Renewable Energy Association Leaders Outline Key Policies for Growth
November 14, 2008
In a joint news conference last week, the leaders of four renewable energy (RE) trade associations affirmed their support for the incoming Administration’s position that renewable energies are the key to reinvigorating the economy, and their belief that the industries they represent are ready to lead the recovery.
The news conference featured the president of the Solar Energy Industries Association (SEIA) and the executive directors of the American Wind Energy Association (AWEA), the Geothermal Energy Association (GEA) and the National Hydropower Association (NHA). In their joint statement the Association heads declared that:
“The fast-growing renewable energy sector is poised to help lead the U.S. economic recovery with millions of new jobs and billions of private investment dollars. However, the new Administration and Congress need to take action to ensure that the renewable industries’ growth continues, given the current economic realities.”
The Association leaders outlined key policies required to empower RE industries to lead economic recovery. These include refining investment tax credit (ITC) policies to make them more effective for residential and commercial users, extending production tax credits (PTC) for RE generators, strengthening the CREBS bond program, and increasing federal procurement of RE.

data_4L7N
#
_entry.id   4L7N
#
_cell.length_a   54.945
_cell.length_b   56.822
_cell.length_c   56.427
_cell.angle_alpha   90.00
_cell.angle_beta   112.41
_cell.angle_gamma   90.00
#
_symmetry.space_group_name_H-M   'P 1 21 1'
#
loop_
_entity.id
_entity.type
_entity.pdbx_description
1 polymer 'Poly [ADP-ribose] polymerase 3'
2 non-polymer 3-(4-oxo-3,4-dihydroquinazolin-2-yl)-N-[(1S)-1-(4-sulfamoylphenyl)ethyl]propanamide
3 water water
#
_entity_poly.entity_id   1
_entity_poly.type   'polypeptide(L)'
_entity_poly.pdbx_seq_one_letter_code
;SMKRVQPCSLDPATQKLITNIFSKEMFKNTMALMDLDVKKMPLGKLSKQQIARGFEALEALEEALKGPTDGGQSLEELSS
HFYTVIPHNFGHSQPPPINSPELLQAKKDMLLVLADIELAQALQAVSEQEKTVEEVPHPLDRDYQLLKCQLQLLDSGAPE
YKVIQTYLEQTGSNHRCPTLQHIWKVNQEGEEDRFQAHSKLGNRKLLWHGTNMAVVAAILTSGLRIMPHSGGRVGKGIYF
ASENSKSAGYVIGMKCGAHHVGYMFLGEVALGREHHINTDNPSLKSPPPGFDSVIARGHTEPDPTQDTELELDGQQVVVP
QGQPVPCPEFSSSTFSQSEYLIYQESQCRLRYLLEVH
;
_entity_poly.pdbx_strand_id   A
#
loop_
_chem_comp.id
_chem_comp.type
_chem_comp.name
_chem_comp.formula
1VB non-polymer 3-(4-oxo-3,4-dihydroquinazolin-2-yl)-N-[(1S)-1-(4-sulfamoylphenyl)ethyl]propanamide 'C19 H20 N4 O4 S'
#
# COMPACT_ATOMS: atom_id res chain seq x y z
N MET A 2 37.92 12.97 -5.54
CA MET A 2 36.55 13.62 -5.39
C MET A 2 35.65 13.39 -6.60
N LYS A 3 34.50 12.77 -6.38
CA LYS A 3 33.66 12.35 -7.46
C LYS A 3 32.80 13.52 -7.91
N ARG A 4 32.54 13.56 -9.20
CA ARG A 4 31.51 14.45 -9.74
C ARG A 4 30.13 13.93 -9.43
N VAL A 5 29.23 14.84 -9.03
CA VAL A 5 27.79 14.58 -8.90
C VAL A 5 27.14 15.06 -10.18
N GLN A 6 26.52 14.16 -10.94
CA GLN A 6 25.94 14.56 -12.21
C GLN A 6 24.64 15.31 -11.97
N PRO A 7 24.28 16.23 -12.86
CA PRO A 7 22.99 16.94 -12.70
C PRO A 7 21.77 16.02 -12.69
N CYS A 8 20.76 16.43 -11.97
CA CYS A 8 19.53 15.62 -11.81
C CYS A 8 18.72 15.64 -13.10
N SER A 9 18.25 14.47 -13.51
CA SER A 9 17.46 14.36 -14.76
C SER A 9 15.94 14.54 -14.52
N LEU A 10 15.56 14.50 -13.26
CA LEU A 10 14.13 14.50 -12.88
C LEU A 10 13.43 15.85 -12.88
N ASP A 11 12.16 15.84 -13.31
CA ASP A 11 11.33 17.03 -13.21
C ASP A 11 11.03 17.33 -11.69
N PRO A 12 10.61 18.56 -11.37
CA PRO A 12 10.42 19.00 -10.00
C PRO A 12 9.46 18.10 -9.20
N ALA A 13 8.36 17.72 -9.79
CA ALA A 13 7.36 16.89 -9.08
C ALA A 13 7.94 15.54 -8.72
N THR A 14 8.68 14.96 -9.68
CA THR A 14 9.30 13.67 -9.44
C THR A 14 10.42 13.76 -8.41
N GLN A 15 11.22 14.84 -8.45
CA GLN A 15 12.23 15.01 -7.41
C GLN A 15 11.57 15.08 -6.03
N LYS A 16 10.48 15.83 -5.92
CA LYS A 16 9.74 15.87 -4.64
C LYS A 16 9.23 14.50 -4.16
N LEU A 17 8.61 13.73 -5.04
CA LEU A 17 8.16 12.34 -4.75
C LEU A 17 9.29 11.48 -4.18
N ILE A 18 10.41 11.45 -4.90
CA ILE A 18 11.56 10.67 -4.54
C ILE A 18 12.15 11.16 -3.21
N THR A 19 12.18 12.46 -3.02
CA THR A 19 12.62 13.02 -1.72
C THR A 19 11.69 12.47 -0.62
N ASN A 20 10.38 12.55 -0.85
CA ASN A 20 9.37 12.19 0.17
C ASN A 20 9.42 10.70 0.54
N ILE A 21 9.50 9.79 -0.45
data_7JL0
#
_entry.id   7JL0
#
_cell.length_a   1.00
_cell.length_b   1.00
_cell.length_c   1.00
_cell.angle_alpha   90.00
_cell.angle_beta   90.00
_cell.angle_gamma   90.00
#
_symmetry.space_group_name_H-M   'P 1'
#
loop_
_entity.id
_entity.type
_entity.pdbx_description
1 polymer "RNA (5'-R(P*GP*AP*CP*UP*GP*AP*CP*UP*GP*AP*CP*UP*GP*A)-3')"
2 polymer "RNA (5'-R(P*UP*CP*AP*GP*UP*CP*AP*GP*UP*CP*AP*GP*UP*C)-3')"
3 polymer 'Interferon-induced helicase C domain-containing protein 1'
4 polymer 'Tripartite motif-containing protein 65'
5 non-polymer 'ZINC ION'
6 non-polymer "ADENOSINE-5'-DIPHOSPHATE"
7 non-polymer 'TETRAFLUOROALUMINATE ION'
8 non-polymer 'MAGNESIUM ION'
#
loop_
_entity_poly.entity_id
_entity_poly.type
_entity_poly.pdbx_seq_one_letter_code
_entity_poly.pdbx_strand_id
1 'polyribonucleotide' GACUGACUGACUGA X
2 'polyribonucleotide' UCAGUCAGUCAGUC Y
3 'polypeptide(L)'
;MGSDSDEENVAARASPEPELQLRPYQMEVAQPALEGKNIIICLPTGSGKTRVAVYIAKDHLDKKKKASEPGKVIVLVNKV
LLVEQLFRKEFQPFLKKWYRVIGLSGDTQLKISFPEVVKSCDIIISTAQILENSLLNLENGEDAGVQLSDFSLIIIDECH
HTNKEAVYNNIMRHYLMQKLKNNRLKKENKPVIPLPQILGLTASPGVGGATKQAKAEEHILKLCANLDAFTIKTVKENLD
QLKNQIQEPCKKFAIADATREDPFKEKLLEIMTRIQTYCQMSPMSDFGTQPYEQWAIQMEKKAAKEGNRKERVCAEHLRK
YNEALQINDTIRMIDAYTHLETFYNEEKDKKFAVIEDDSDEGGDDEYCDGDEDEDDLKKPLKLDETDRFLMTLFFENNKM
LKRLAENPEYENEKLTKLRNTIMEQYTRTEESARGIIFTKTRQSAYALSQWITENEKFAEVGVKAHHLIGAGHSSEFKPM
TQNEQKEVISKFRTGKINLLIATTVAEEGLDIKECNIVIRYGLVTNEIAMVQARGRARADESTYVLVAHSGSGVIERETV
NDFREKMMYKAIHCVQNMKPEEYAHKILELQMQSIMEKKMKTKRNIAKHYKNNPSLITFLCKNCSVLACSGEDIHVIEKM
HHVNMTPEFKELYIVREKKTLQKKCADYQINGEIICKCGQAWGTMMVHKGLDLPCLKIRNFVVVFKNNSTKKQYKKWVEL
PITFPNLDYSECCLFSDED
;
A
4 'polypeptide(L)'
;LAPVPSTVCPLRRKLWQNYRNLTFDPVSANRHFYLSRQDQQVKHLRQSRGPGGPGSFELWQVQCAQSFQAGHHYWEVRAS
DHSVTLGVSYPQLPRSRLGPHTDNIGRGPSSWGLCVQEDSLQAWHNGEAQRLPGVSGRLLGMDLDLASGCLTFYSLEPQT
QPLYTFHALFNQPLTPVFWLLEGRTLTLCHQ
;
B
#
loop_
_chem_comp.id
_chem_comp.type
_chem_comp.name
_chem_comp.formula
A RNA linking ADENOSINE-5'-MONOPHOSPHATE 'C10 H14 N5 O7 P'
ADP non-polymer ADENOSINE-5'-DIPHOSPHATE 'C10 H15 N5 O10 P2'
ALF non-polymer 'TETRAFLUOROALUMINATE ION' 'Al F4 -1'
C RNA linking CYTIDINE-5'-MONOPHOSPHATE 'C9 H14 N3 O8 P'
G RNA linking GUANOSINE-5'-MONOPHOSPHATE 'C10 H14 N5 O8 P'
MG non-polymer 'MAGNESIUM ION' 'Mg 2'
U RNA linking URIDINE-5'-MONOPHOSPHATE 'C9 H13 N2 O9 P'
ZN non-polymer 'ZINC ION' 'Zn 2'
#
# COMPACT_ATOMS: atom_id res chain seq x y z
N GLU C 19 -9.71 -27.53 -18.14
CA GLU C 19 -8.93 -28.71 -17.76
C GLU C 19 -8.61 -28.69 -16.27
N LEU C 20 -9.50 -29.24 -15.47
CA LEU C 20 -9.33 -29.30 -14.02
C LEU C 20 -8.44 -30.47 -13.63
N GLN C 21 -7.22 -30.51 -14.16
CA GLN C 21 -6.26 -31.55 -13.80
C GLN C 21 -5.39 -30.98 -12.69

Many of the policies identified by the Associations dovetail with President-elect Obama’s stated energy plans, including a national renewable portfolio standard of 10% by 2012 and 25% by 2025, a huge upgrade to the interstate electrical grid, $150 billion of federal investment in RE over 10 years, and a cap-and-trade regime.
Rhone Resch, president of SEIA, wants to see the newly-extended solar ITC made fully refundable, so that a buyer with insufficient tax burden to fully enjoy the credit can still receive the full allowance. He would also like to see the ITC made available to limited partnerships.
Randall Swisher, serving the last of his 19 years at AWEA, wants Congress to extend the PTC for wind projects for multiple years; in last month’s legislation it was extended for just one year, compared to eight years for solar ITCs. He noted that the Department of Energy has stated that wind could provide 20% of the nation’s electricity needs by 2030. “But,” he said, “federal policy adjustments are needed to help the industry perform well in the context of the current financial situation. More broadly, the nation needs an energy policy that places a high priority on renewable energy both to stimulate the economy and fight climate change.”
Linda Church Ciocci of the NHA and Karl Gawell of the GEA agreed with Resch and Swisher that, of all obstacles and problems facing the deployment of large-scale renewables, the lack of a national transmission backbone to connect areas of RE generation to load (i.e., population) centers is the single largest deterrent to implementing the full range of new energy policies they feel the country needs. The price tag for such an infrastructure would likely be in the order of $60 billion, but without it utility-scale projects might only proceed in a limited way.
The group of leaders noted that the upcoming lame duck session of Congress could contain a vehicle like a second economic stimulus package, which might be used for implementing such adjustments as a fully refundable ITC. It’s not at all clear, however, whether Congress and the current Administration would entertain anything in a Stimulus II package other than an extension of unemployment benefits and an auto industry bailout.